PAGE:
The recovery times from the substances are 20 to 30 minutes. Fresh air and cool water are the best ways to alleviate the discomfort, Williams said.

Some crowd members said they were sprayed with pepper spray and forcibly moved down the street prior to the tear gas release.

"They pepper-sprayed me do you know how that hurts!" said Dave Bush, 20, an IU student studying conservation. "There is a riot, and I understand they have to do what they have to do, but they didn't have to head butt me in the face with a shield after being ordered to move."

Bush wasn't the only one taken by surprise. Sitting on a burnt barrel in the middle of Kirkwood after the tear gas was deployed, Nick Cookerly, 22, an IU senior majoring in marketing, paused to take it in.

"I was here," Cookerly said. "I didn't see that coming at all."

Tramel Raggs, an IU senior originally from Gary, said he was hit in the head and legs by the pepper pellets fired by police. He said he heard no warning that tear gas was about to be used.

"They could have easily done that," Raggs said. "If they would have said, 'You have 10 minutes, then we are going to use the tear gas,' people would have gone away."

Aaron Oshea, 24, also complained that the crowd was not warned about the gas.

"I was here the whole time," said Oshea, as he sought to help those affected by the burning powders. "I've been passing out wet cloths and saline. I watched them give zero warning."

For the most part, the tear gas did its job in sending the crowd home, Diekhoff said. But around 3 a.m., about 100 people still milled about the area, causing problems, he said.

Qualters said the night's events were "much worse" than the near-campus riots in the early 1990s during Little 500 weekend. Those incidents involved smaller groups that were easier to control, while Tuesday morning's centralized crowd wouldn't budge, he said.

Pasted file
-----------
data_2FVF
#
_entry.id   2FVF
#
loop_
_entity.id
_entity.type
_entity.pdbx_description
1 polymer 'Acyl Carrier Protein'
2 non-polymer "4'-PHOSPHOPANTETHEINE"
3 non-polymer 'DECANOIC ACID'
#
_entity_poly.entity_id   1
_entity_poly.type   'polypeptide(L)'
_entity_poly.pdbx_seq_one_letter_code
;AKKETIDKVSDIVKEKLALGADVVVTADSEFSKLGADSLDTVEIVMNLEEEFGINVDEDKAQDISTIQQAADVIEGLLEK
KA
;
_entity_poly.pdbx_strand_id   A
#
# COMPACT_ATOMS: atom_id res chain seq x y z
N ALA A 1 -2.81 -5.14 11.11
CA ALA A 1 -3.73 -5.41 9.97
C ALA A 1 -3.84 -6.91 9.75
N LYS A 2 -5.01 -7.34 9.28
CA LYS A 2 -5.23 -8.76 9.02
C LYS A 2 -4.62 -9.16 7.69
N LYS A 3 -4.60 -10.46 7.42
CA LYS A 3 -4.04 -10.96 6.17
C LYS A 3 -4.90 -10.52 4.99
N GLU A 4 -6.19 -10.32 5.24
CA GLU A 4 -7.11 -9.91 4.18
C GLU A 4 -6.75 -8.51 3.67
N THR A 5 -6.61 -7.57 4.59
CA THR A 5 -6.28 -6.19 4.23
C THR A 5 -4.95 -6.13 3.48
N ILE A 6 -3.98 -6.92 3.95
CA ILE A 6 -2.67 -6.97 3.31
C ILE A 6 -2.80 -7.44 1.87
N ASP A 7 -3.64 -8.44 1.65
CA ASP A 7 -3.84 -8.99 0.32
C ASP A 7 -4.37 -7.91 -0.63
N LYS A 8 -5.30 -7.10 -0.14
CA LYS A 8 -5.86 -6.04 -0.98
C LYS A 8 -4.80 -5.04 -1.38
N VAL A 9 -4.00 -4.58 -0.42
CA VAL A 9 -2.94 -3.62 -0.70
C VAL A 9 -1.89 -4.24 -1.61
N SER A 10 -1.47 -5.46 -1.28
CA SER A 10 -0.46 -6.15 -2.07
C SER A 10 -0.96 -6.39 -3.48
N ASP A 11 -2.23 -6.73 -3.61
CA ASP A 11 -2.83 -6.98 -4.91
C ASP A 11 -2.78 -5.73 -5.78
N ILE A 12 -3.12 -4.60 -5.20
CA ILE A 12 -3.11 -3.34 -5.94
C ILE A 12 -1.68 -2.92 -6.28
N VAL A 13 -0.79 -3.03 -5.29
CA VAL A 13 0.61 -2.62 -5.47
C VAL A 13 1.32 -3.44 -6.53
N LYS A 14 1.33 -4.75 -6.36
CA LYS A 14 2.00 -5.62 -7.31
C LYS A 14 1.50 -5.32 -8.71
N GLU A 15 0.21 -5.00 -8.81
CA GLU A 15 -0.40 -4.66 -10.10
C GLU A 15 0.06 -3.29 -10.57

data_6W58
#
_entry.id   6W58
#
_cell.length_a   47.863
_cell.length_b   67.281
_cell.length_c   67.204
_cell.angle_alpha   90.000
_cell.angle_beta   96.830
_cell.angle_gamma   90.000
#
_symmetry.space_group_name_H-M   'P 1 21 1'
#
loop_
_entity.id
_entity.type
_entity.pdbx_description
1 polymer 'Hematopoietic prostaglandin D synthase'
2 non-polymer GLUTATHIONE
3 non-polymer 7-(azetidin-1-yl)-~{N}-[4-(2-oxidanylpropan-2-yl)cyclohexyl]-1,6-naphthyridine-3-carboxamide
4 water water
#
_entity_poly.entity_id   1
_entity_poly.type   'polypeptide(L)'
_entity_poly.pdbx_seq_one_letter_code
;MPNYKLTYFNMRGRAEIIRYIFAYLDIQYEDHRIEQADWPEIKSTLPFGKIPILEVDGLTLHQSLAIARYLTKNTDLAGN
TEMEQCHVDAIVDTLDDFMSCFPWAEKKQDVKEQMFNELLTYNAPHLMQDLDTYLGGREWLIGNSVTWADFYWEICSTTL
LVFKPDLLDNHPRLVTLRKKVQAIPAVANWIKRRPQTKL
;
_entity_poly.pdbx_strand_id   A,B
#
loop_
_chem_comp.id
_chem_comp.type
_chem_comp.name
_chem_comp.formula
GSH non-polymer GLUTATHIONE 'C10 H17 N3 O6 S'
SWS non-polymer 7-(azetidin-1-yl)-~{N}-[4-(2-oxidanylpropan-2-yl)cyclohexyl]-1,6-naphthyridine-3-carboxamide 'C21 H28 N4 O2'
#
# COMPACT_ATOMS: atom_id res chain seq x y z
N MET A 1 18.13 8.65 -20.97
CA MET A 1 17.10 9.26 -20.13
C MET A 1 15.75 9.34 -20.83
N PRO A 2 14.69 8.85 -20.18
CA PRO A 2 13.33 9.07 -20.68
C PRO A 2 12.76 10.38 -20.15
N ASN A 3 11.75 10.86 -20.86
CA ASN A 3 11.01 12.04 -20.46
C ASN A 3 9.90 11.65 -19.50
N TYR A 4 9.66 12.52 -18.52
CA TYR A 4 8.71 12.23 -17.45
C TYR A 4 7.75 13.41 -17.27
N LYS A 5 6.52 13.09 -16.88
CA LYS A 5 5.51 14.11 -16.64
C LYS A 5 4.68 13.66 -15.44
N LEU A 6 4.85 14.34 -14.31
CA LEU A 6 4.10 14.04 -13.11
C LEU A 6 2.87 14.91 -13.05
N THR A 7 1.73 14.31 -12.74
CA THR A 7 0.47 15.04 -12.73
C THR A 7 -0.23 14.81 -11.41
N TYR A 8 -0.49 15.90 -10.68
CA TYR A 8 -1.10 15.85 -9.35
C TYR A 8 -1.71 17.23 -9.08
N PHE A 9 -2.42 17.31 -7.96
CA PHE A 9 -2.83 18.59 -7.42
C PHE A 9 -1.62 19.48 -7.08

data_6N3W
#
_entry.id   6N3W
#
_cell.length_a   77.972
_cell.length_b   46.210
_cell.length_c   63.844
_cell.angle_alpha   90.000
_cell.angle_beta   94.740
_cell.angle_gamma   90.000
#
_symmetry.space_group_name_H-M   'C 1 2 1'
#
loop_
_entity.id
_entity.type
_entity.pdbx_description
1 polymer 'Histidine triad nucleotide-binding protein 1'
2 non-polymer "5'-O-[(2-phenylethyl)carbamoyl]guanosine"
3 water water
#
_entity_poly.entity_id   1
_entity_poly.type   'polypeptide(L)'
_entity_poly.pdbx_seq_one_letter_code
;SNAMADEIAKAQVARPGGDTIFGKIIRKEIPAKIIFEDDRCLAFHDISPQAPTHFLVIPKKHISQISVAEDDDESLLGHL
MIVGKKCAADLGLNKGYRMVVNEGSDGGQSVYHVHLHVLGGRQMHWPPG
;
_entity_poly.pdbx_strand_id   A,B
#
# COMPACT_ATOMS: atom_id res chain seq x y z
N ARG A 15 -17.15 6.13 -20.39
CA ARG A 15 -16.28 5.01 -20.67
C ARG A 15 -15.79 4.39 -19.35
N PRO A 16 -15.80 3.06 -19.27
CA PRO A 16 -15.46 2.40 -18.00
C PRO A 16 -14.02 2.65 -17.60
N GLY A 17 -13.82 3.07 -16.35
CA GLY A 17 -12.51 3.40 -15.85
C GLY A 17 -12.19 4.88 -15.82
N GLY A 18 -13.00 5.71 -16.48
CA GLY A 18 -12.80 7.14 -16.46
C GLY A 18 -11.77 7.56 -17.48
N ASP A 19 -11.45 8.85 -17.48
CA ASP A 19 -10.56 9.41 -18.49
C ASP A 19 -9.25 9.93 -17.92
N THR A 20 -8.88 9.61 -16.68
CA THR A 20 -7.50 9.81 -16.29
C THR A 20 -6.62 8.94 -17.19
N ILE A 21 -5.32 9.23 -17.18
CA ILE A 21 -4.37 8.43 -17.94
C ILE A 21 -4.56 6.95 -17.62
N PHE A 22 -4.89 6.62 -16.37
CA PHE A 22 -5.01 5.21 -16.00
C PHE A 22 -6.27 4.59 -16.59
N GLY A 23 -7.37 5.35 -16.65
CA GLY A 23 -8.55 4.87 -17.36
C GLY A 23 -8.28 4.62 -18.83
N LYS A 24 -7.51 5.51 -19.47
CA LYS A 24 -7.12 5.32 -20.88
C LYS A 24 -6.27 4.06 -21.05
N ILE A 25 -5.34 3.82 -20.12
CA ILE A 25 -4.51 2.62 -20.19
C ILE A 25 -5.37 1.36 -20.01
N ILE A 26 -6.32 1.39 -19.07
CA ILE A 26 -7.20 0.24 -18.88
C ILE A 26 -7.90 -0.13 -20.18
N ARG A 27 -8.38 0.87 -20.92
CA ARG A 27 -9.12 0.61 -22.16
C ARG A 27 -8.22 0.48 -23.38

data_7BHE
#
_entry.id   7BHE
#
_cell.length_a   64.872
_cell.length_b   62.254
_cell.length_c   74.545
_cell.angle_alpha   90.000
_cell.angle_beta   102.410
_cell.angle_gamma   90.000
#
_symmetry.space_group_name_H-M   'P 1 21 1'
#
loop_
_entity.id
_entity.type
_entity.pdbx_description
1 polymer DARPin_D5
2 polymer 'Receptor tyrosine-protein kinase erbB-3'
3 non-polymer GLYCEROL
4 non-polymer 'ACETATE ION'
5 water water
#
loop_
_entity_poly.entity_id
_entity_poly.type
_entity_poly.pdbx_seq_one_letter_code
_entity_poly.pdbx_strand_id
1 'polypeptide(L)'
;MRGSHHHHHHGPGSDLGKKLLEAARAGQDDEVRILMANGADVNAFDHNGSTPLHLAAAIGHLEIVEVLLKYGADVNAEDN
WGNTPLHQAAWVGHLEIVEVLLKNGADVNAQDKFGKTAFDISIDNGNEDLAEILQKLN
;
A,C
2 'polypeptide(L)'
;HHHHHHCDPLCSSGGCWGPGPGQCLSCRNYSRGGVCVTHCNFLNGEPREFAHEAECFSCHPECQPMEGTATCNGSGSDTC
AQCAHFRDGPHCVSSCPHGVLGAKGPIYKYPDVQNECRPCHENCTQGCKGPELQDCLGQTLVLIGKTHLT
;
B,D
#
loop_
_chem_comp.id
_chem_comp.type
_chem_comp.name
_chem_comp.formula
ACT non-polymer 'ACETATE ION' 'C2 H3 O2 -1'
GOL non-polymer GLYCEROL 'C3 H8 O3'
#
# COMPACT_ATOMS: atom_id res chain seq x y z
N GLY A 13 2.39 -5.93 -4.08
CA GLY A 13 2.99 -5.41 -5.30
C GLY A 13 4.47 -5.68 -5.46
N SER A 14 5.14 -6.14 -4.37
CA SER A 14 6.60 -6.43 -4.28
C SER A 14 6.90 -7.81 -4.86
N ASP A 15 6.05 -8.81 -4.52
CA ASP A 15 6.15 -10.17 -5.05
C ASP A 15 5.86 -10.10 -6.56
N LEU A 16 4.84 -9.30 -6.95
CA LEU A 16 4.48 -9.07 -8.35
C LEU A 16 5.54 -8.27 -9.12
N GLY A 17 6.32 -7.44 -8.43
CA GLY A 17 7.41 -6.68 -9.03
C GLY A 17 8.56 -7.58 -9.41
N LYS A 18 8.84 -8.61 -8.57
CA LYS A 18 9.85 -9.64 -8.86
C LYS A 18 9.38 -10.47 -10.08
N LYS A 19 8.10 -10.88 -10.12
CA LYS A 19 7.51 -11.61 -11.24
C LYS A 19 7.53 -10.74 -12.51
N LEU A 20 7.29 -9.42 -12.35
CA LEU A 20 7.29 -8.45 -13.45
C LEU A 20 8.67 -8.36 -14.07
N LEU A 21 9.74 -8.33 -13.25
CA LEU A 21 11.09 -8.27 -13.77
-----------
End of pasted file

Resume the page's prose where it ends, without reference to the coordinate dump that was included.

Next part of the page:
"The mob mentality kicked in," Qualters said. "Even our efforts at minimal intervention, which we had been successful at Saturday, seemed to incite the crowd."

Indiana State Police public information officer Jackie Taylor, who was among the troopers reassembling before tear gas was released, said the crowd's temperament grew rowdier by the minute.

"The crowd kept getting uglier, and the beer bottles kept coming faster," she said. "They were told to disperse, and they refused. The longer we waited, the more agitated the crowd was getting."

Damage was limited to a few broken windows, uprooted trees and street signs, and vandalism to cars. Several fires, including the one fueled by plywood ripped off the front of Greetings, also were lit.

Several people with head injuries were transported to Bloomington Hospital for treatment. IU and city police officers arrested about 20 people in the Kirkwood area for alcohol violations or disorderly conduct.

"We planned for the worst and hoped for the best," Diekhoff said. "It's just really unfortunate. It really kind of diminished what the basketball program did this year."

But it wasn't an unhappy ending for everyone.

"This was a gift," said Matt Berry, manager of Round Cart Doggs, who sold hot dogs throughout the evening. "I made a bunch of money."

Berry, a Bloomington resident, sympathized with the police after rioters tried to steal his tips jar three times and his umbrella twice.

"(The officers) were under attack, but they didn't have many options," Berry said. "It was a degrading situation, and they diffused it with the least amount of violence."



-- (diane@IU.edu), April 03, 2002

Answers

Yo bitch, shut up and bring me another brewski

-- (Ed@Santa.Fe), April 03, 2002.

Ed, don't you live in Taos?

-- (Roland@hatemail.com), April 03, 2002.

I hope she banned them all for "spamming."

-- (LOL@LOL.LOL), April 03, 2002.